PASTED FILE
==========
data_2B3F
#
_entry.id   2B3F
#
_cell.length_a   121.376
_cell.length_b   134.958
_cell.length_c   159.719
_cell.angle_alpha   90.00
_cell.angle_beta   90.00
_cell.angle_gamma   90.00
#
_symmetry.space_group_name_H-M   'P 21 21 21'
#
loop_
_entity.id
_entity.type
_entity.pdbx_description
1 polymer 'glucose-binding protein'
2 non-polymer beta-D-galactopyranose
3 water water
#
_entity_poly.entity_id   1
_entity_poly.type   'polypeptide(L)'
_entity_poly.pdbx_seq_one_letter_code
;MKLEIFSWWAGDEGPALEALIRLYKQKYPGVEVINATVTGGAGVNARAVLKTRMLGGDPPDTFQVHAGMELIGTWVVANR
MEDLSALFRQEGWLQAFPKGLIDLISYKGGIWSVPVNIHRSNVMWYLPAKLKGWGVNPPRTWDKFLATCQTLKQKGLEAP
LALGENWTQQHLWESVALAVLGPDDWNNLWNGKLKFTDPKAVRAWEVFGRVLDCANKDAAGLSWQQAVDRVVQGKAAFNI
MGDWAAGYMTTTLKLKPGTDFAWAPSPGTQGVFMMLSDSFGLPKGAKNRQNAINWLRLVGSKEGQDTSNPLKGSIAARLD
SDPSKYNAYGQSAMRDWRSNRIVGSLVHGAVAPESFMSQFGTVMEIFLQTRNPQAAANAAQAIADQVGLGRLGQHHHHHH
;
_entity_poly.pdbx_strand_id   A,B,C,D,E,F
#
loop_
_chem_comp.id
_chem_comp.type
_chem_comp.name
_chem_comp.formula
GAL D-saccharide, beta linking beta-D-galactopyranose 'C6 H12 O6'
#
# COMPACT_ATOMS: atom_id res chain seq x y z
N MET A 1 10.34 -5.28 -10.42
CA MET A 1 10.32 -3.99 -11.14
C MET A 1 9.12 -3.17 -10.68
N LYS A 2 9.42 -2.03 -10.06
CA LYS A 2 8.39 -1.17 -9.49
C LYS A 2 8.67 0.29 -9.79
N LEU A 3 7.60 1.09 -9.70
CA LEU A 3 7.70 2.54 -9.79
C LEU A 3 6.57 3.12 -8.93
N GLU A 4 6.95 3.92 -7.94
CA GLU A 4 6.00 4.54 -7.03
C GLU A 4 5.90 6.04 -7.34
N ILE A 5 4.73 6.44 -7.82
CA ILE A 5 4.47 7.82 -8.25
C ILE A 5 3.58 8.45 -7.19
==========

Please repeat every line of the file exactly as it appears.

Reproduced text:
data_2B3F
#
_entry.id   2B3F
#
_cell.length_a   121.376
_cell.length_b   134.958
_cell.length_c   159.719
_cell.angle_alpha   90.00
_cell.angle_beta   90.00
_cell.angle_gamma   90.00
#
_symmetry.space_group_name_H-M   'P 21 21 21'
#
loop_
_entity.id
_entity.type
_entity.pdbx_description
1 polymer 'glucose-binding protein'
2 non-polymer beta-D-galactopyranose
3 water water
#
_entity_poly.entity_id   1
_entity_poly.type   'polypeptide(L)'
_entity_poly.pdbx_seq_one_letter_code
;MKLEIFSWWAGDEGPALEALIRLYKQKYPGVEVINATVTGGAGVNARAVLKTRMLGGDPPDTFQVHAGMELIGTWVVANR
MEDLSALFRQEGWLQAFPKGLIDLISYKGGIWSVPVNIHRSNVMWYLPAKLKGWGVNPPRTWDKFLATCQTLKQKGLEAP
LALGENWTQQHLWESVALAVLGPDDWNNLWNGKLKFTDPKAVRAWEVFGRVLDCANKDAAGLSWQQAVDRVVQGKAAFNI
MGDWAAGYMTTTLKLKPGTDFAWAPSPGTQGVFMMLSDSFGLPKGAKNRQNAINWLRLVGSKEGQDTSNPLKGSIAARLD
SDPSKYNAYGQSAMRDWRSNRIVGSLVHGAVAPESFMSQFGTVMEIFLQTRNPQAAANAAQAIADQVGLGRLGQHHHHHH
;
_entity_poly.pdbx_strand_id   A,B,C,D,E,F
#
loop_
_chem_comp.id
_chem_comp.type
_chem_comp.name
_chem_comp.formula
GAL D-saccharide, beta linking beta-D-galactopyranose 'C6 H12 O6'
#
# COMPACT_ATOMS: atom_id res chain seq x y z
N MET A 1 10.34 -5.28 -10.42
CA MET A 1 10.32 -3.99 -11.14
C MET A 1 9.12 -3.17 -10.68
N LYS A 2 9.42 -2.03 -10.06
CA LYS A 2 8.39 -1.17 -9.49
C LYS A 2 8.67 0.29 -9.79
N LEU A 3 7.60 1.09 -9.70
CA LEU A 3 7.70 2.54 -9.79
C LEU A 3 6.57 3.12 -8.93
N GLU A 4 6.95 3.92 -7.94
CA GLU A 4 6.00 4.54 -7.03
C GLU A 4 5.90 6.04 -7.34
N ILE A 5 4.73 6.44 -7.82
CA ILE A 5 4.47 7.82 -8.25
C ILE A 5 3.58 8.45 -7.19